Bossa Nova Week
Synonymous with our culture, the movement took off at the end of the 1950s through the influence of North American jazz and, especially, Rio de Janeiro samba, led by a new generation of young Brazilian musicians – mainly from Rio de Janeiro and Bahia. READ MORE
A striking date for Brazilian music, January 25th is National Bossa Day, a day to remember and celebrate the birth of maestro Antônio Carlos Jobim, the iconic Tom. Synonymous with our culture, the movement took off at the end of the 1950s through the influence of North American jazz and, especially, Rio de Janeiro samba, led by a new generation of young Brazilian musicians – mainly from Rio de Janeiro and Bahia.
The term “Bossa” was used for the first time in a song written by sambista Noel Rosa, called Coisas Nossas (Our Things), in the 1930s. Noel sings: “Samba, readiness and other bossas, are our things”. Despite its massive presence and rapid dissemination through Rio de Janeiro’s middle and high classes, with quintessential exponents such as Vinícius de Moraes and Tom Jobim at its forefront, Bossa Nova was also built throughout the country, fed by the rich and vast collaboration of figures such as João Gilberto, the genius baiano of “a single note”.
Considered the “father” of the peculiar musical cadence that so expresses the essence of bossa nova – the minimal acoustic guitar and vocals, the slow tempo, the unique rhythm and sophistication – Gilberto was born in Juazeiro, in the semi-arid Sertão region of Bahia. Alaíde Costa, for example, seen in the photo with João Gilberto, was a prolific and fundamental figure within the movement. Born in Méier, a neighborhood in the suburb of Rio de Janeiro, Alaíde is one of the female figures who, historically, was relegated to an unfair – and since corrected, by the way! – erasure by the hegemonic historical narratives, as was the case with many other figures who did not belong to the movement’s socially and financially privileged hub.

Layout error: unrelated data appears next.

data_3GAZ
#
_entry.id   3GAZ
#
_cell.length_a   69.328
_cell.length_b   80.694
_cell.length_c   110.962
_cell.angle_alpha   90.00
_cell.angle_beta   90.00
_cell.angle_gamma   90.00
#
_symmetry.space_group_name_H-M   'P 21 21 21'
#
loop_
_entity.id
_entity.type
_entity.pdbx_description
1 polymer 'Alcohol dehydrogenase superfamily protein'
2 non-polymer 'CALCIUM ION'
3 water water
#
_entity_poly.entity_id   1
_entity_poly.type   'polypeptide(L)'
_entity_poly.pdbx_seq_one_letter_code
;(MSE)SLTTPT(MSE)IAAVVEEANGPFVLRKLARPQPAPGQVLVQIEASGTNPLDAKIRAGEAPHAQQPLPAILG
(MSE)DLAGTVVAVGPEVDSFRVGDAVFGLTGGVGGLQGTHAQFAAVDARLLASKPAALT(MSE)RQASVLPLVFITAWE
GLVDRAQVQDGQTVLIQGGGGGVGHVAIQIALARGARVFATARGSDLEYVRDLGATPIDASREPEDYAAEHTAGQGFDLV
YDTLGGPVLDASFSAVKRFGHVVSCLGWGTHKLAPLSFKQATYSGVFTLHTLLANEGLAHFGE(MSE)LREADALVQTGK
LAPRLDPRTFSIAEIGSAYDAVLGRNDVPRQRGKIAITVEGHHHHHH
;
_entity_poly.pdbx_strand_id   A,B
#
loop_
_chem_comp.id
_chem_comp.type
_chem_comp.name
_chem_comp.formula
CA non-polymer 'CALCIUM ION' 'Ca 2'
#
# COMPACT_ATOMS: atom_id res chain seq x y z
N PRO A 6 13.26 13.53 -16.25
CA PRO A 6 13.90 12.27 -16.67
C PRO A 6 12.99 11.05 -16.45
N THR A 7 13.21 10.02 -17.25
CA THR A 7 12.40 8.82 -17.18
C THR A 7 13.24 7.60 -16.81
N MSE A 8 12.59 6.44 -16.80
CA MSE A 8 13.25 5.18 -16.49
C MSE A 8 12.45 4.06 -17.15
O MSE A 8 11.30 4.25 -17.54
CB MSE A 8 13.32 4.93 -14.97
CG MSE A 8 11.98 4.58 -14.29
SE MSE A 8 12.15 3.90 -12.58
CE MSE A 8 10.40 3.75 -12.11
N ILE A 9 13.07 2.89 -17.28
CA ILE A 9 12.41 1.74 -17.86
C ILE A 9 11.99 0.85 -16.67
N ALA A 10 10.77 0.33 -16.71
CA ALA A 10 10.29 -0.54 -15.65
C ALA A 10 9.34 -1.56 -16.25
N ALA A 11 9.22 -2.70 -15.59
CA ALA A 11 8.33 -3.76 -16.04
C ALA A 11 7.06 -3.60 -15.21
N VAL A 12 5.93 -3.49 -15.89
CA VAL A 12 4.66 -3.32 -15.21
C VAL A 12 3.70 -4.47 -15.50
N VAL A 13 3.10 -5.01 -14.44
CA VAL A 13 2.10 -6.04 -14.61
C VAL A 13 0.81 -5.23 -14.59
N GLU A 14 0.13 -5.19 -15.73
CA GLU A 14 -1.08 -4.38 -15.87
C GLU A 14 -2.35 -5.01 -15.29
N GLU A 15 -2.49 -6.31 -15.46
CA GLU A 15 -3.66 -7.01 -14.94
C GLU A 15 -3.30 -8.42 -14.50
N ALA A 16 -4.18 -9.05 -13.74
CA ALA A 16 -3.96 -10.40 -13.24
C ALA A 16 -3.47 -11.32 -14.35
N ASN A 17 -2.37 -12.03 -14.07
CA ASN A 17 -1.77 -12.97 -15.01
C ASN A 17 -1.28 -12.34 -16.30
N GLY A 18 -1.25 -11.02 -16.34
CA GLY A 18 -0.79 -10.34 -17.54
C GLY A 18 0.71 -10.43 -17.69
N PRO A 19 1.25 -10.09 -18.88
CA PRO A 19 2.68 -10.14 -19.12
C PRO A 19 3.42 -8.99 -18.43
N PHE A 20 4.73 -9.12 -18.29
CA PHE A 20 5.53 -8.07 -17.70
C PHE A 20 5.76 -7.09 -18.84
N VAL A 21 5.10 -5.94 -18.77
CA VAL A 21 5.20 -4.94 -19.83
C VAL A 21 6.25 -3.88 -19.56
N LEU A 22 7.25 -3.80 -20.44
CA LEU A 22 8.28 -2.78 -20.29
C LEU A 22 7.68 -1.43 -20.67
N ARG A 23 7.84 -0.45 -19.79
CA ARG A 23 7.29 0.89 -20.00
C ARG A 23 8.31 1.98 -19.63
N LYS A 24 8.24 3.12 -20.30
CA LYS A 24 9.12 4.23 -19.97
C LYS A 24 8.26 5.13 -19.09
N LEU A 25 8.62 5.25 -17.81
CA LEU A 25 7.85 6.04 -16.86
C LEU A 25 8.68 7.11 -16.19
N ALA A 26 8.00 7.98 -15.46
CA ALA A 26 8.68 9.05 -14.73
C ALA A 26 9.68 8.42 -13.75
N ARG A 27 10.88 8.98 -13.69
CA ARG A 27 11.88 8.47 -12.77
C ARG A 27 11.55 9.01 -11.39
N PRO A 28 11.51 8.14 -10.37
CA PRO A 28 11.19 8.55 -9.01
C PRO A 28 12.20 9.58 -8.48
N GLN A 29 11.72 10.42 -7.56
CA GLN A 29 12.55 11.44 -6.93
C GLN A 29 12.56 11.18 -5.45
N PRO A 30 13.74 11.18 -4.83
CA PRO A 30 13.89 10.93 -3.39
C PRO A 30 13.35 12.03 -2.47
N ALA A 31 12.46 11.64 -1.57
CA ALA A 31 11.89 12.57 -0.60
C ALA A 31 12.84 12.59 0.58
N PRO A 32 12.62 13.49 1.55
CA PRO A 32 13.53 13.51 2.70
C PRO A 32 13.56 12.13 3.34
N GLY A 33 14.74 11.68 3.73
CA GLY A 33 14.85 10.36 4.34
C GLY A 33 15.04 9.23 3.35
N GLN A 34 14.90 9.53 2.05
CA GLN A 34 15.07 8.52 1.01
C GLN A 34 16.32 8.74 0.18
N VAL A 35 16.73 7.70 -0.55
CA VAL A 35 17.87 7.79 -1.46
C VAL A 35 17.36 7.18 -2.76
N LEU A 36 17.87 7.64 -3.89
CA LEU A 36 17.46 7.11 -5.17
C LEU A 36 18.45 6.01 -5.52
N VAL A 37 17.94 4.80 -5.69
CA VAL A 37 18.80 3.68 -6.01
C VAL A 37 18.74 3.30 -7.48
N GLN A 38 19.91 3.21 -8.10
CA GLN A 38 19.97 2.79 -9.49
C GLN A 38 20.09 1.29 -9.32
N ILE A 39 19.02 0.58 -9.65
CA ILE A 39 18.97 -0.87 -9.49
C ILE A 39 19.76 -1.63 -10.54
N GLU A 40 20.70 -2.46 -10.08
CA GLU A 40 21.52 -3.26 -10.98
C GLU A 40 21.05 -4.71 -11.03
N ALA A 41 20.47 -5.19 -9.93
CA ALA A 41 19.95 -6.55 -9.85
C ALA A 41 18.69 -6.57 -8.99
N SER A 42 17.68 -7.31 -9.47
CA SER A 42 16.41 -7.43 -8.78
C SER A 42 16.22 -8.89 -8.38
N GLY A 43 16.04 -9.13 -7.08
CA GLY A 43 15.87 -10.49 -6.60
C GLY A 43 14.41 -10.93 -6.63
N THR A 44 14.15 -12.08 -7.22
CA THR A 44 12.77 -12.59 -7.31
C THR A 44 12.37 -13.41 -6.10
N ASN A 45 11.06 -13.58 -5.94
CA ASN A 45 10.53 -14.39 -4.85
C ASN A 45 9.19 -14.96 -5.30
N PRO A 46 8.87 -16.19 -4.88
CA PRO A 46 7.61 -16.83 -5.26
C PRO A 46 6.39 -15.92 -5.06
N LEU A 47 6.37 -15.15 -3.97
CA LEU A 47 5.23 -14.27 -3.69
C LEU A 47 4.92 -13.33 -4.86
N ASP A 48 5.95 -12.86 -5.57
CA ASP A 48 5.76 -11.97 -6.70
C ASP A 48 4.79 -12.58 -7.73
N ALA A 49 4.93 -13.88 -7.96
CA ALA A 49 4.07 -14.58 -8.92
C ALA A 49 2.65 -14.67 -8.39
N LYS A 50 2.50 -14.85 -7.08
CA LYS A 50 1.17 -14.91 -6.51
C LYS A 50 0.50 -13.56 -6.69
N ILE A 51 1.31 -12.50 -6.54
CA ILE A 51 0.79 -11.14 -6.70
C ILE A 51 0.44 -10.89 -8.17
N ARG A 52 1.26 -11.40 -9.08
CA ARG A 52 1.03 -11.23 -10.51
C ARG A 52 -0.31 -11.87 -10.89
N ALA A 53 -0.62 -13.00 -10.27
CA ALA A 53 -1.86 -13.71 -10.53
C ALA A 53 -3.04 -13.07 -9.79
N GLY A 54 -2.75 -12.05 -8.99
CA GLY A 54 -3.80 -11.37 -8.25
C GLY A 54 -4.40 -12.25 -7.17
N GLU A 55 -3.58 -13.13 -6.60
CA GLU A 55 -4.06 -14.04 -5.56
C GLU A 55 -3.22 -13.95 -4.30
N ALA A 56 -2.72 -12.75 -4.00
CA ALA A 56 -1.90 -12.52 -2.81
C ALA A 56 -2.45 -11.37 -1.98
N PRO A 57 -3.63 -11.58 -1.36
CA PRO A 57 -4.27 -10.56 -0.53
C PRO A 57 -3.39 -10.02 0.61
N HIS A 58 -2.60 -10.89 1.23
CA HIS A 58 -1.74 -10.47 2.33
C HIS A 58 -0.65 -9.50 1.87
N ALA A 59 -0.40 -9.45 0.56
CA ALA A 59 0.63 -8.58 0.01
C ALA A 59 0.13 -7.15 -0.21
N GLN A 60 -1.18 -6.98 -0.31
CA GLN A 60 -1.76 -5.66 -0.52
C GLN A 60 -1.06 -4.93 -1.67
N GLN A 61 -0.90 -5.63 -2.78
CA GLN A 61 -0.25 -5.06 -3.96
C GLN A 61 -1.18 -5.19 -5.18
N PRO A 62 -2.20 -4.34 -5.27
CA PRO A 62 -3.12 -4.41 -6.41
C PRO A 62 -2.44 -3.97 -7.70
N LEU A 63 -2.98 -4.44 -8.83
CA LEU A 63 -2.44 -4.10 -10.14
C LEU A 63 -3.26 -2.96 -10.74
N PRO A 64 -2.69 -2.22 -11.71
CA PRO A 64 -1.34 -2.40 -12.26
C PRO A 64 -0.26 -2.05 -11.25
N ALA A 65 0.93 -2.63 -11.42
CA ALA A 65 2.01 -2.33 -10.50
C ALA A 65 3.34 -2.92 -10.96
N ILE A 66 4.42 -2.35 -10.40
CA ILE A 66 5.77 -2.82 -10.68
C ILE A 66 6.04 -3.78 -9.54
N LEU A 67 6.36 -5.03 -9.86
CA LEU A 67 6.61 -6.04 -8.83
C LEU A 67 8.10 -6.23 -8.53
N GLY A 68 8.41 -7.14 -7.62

João Gilberto met Alaíde during a recording in the classic Odeon studio, when her voice grabbed his attention, and he asked her to be invited to a meeting of young musicians within the movement which was being formed, recognizing in Alaíde’s style and singing the maximum sophistication, typical of Bossa Nova, which was then coming to life.